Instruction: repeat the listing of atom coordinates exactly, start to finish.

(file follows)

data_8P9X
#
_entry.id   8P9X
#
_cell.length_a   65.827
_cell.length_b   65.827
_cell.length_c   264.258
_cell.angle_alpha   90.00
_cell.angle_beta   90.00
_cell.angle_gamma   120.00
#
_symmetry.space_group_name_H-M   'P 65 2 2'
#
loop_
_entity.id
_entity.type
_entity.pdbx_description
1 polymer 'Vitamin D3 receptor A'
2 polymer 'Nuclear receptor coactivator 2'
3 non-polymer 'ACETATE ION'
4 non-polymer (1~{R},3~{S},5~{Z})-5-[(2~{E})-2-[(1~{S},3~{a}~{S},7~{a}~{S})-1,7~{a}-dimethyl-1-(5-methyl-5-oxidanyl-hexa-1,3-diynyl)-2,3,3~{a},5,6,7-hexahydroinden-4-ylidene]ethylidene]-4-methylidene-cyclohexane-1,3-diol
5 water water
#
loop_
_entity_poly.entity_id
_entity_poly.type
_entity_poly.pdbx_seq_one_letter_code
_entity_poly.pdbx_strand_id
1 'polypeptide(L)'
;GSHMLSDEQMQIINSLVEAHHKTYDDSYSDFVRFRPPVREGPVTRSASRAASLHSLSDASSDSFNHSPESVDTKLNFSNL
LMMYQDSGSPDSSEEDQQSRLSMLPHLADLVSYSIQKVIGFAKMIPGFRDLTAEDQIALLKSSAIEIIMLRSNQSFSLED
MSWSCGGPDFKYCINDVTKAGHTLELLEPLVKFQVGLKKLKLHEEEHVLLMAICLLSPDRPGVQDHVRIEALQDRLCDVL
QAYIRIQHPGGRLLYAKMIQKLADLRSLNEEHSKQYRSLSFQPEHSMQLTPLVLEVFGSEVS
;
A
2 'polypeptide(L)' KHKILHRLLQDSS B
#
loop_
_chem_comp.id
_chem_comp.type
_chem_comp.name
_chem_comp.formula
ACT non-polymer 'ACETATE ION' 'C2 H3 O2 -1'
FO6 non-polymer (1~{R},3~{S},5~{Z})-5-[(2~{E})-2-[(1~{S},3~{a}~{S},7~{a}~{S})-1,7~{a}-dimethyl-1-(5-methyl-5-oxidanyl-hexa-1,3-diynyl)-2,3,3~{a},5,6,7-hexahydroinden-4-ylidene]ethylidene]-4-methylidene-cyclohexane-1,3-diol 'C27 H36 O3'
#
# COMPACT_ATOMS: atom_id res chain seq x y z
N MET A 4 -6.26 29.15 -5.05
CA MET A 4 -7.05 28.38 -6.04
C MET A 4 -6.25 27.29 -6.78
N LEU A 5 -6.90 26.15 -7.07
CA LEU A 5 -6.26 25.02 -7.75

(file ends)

data_8P9X
#
_entry.id   8P9X
#
_cell.length_a   65.827
_cell.length_b   65.827
_cell.length_c   264.258
_cell.angle_alpha   90.00
_cell.angle_beta   90.00
_cell.angle_gamma   120.00
#
_symmetry.space_group_name_H-M   'P 65 2 2'
#
loop_
_entity.id
_entity.type
_entity.pdbx_description
1 polymer 'Vitamin D3 receptor A'
2 polymer 'Nuclear receptor coactivator 2'
3 non-polymer 'ACETATE ION'
4 non-polymer (1~{R},3~{S},5~{Z})-5-[(2~{E})-2-[(1~{S},3~{a}~{S},7~{a}~{S})-1,7~{a}-dimethyl-1-(5-methyl-5-oxidanyl-hexa-1,3-diynyl)-2,3,3~{a},5,6,7-hexahydroinden-4-ylidene]ethylidene]-4-methylidene-cyclohexane-1,3-diol
5 water water
#
loop_
_entity_poly.entity_id
_entity_poly.type
_entity_poly.pdbx_seq_one_letter_code
_entity_poly.pdbx_strand_id
1 'polypeptide(L)'
;GSHMLSDEQMQIINSLVEAHHKTYDDSYSDFVRFRPPVREGPVTRSASRAASLHSLSDASSDSFNHSPESVDTKLNFSNL
LMMYQDSGSPDSSEEDQQSRLSMLPHLADLVSYSIQKVIGFAKMIPGFRDLTAEDQIALLKSSAIEIIMLRSNQSFSLED
MSWSCGGPDFKYCINDVTKAGHTLELLEPLVKFQVGLKKLKLHEEEHVLLMAICLLSPDRPGVQDHVRIEALQDRLCDVL
QAYIRIQHPGGRLLYAKMIQKLADLRSLNEEHSKQYRSLSFQPEHSMQLTPLVLEVFGSEVS
;
A
2 'polypeptide(L)' KHKILHRLLQDSS B
#
loop_
_chem_comp.id
_chem_comp.type
_chem_comp.name
_chem_comp.formula
ACT non-polymer 'ACETATE ION' 'C2 H3 O2 -1'
FO6 non-polymer (1~{R},3~{S},5~{Z})-5-[(2~{E})-2-[(1~{S},3~{a}~{S},7~{a}~{S})-1,7~{a}-dimethyl-1-(5-methyl-5-oxidanyl-hexa-1,3-diynyl)-2,3,3~{a},5,6,7-hexahydroinden-4-ylidene]ethylidene]-4-methylidene-cyclohexane-1,3-diol 'C27 H36 O3'
#
# COMPACT_ATOMS: atom_id res chain seq x y z
N MET A 4 -6.26 29.15 -5.05
CA MET A 4 -7.05 28.38 -6.04
C MET A 4 -6.25 27.29 -6.78
N LEU A 5 -6.90 26.15 -7.07
CA LEU A 5 -6.26 25.02 -7.75